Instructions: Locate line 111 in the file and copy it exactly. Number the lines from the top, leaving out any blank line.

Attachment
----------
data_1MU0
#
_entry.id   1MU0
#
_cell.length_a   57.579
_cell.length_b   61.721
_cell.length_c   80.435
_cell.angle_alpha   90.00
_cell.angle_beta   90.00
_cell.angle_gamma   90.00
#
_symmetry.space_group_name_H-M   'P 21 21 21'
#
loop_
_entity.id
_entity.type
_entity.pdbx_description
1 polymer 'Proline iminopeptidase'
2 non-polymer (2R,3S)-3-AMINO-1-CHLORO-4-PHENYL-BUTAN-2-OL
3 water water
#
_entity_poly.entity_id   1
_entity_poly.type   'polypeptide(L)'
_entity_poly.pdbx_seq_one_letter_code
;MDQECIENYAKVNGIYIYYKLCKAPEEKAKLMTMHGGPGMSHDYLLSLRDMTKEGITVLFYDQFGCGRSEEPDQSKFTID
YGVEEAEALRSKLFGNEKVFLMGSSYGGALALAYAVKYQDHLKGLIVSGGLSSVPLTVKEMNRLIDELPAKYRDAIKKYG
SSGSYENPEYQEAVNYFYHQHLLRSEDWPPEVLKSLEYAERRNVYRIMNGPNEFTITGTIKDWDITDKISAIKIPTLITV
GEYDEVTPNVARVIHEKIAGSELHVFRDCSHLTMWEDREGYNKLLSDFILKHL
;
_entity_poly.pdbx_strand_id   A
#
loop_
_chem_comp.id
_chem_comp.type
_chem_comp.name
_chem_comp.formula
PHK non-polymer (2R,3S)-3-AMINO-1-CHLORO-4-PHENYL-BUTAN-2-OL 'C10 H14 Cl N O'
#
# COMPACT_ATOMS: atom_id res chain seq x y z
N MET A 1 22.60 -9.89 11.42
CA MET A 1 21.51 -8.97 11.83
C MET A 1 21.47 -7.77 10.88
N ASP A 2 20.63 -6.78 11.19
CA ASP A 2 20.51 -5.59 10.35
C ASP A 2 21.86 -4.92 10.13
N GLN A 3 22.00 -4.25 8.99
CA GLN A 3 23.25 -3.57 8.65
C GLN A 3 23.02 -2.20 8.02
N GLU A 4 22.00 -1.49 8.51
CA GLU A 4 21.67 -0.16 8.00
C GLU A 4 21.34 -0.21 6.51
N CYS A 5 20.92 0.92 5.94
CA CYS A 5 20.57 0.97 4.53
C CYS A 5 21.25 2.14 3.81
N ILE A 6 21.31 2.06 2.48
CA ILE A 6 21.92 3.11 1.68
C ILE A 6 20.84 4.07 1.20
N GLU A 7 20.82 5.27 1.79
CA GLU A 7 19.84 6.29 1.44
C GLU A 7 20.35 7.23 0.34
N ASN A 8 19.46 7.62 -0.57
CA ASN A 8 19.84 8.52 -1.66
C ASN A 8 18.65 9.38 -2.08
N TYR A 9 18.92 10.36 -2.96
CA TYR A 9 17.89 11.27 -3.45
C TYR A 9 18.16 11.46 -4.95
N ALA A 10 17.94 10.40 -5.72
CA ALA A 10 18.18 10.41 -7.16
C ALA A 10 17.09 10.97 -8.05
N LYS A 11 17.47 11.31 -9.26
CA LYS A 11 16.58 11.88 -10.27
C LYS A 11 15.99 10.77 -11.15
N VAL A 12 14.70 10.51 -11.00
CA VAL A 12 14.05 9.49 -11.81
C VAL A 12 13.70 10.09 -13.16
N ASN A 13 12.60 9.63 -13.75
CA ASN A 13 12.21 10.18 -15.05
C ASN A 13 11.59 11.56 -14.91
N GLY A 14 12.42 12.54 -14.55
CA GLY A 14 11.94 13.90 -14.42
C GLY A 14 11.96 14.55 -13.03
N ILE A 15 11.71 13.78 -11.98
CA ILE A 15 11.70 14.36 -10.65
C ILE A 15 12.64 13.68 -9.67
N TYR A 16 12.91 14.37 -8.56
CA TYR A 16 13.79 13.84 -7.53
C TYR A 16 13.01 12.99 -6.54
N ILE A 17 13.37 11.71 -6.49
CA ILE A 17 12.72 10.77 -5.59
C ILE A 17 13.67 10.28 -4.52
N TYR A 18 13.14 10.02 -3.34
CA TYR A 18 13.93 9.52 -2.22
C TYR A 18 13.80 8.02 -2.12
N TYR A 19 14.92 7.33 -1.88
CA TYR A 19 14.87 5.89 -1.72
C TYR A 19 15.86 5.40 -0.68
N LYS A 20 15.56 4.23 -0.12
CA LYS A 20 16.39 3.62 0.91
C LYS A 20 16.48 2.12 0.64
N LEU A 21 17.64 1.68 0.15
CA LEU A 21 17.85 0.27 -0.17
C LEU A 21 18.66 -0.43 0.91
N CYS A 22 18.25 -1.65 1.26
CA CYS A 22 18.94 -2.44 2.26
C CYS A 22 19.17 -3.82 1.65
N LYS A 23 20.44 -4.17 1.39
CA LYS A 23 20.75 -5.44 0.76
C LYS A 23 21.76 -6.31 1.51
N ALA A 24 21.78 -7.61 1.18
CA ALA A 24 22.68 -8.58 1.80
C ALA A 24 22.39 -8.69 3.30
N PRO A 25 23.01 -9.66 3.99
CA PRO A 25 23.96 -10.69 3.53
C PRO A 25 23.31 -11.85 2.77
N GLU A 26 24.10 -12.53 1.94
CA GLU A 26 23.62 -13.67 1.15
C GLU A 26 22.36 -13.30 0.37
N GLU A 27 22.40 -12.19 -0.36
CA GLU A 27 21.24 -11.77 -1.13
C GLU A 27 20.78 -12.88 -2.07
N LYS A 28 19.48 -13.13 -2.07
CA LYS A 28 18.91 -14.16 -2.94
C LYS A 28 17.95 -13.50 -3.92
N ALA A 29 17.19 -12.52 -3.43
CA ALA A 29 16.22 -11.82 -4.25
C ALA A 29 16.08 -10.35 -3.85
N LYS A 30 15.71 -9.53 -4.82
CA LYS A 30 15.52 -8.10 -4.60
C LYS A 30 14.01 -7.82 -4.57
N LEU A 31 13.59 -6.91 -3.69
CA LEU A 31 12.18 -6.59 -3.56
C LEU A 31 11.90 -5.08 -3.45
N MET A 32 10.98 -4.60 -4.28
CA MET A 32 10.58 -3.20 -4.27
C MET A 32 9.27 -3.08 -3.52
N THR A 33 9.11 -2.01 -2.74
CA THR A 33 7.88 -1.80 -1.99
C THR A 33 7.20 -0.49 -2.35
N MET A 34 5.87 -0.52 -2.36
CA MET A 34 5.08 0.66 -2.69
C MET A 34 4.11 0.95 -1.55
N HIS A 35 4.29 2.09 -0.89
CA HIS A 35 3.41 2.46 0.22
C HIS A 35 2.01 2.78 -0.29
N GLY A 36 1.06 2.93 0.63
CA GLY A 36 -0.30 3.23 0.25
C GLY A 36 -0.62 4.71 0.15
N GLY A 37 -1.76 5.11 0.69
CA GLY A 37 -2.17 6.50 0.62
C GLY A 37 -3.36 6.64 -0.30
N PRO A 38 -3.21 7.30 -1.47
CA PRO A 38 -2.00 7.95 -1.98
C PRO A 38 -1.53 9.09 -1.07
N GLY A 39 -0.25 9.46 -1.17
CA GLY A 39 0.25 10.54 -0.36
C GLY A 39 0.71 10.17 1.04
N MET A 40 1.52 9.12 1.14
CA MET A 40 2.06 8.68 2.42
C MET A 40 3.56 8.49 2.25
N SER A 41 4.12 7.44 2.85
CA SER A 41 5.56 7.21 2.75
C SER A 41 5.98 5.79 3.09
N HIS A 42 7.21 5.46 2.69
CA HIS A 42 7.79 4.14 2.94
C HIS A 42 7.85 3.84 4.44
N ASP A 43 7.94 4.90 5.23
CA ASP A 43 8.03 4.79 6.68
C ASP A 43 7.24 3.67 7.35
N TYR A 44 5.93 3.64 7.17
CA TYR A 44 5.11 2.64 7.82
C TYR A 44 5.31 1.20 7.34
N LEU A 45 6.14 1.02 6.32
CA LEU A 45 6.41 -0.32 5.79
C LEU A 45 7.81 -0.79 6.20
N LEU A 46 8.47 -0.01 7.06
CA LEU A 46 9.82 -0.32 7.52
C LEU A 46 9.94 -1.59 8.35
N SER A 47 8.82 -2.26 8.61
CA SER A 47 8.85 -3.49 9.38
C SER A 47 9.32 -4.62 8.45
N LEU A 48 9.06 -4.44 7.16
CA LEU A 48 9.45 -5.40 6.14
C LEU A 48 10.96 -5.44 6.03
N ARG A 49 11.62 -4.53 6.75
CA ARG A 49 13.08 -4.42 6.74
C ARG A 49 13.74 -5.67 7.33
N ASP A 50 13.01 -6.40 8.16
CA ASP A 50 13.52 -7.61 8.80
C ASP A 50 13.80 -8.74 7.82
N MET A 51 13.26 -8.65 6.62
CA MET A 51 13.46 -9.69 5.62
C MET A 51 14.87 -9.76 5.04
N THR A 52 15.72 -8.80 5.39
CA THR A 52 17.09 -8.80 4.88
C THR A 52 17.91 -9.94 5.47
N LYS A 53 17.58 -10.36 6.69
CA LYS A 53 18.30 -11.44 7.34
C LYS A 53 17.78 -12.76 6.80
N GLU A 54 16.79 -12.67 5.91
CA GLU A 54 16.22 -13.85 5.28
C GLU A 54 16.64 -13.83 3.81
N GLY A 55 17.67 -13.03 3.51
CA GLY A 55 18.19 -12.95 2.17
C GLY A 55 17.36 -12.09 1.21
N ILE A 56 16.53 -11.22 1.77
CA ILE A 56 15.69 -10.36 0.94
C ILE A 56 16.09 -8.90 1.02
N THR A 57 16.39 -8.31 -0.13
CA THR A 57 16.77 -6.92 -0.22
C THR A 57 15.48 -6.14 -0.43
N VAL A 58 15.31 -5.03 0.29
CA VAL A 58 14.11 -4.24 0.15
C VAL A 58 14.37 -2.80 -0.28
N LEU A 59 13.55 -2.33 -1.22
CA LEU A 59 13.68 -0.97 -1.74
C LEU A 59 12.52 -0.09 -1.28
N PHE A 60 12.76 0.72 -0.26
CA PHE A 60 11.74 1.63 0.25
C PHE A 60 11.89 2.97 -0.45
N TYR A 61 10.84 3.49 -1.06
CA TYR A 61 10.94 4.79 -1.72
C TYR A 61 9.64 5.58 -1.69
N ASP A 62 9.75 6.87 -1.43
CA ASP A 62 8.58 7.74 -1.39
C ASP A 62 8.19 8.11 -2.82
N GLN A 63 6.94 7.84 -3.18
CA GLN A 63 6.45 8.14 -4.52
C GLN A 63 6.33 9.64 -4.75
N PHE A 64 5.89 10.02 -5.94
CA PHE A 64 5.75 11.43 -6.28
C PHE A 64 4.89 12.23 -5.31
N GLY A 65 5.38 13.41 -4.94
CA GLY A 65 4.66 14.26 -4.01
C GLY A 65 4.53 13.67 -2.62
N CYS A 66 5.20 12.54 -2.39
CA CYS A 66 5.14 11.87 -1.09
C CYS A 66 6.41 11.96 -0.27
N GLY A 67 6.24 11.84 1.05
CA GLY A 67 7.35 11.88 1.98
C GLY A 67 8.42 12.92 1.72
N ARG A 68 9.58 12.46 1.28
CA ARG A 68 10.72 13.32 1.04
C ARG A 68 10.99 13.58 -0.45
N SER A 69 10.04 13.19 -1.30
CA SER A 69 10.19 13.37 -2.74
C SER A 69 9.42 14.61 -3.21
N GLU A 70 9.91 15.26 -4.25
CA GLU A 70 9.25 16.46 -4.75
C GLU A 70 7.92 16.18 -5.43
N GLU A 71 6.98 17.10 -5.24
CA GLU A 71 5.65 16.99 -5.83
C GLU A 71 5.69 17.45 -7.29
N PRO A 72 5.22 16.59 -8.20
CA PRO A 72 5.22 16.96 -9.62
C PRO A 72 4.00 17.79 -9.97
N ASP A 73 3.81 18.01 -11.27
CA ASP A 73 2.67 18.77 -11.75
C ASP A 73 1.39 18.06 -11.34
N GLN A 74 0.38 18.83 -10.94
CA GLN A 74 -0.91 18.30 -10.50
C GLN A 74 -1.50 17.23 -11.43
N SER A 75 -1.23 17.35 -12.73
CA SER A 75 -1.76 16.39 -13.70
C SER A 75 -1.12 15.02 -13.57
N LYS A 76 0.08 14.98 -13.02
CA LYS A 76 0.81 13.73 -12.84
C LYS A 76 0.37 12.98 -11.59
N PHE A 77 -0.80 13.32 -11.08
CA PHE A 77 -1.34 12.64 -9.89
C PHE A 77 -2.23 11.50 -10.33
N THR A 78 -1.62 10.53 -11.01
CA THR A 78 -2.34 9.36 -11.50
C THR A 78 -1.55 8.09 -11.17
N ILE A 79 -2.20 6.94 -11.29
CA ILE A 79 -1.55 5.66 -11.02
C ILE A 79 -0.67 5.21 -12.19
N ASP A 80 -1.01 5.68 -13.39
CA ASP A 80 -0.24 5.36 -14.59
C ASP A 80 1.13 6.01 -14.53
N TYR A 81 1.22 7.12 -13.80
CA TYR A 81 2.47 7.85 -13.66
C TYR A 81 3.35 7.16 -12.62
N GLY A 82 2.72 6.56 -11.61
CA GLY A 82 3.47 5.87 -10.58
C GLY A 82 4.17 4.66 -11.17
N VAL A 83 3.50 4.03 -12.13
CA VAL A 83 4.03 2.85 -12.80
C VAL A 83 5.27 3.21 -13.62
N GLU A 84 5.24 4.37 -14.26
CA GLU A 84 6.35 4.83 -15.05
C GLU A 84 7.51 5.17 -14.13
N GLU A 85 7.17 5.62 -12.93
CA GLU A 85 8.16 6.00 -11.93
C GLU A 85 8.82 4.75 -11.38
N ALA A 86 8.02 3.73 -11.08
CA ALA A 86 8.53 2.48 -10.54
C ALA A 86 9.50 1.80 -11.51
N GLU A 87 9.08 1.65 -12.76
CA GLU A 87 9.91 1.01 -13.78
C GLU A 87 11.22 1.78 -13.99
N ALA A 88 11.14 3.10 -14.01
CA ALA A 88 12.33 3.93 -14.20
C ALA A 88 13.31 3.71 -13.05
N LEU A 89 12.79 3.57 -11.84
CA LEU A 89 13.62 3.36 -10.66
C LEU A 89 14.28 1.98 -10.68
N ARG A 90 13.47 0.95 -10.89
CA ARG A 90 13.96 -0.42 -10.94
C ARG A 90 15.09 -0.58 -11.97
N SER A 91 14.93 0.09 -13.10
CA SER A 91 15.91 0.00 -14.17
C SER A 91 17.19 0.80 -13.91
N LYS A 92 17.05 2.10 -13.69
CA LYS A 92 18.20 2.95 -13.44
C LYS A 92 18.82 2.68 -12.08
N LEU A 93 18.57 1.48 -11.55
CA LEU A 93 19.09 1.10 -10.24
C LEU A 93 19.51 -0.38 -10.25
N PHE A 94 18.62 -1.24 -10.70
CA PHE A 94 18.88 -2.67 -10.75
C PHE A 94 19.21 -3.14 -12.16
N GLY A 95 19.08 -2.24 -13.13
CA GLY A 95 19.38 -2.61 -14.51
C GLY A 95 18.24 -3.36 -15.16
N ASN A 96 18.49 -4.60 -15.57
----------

C ALA A 24 22.39 -8.69 3.30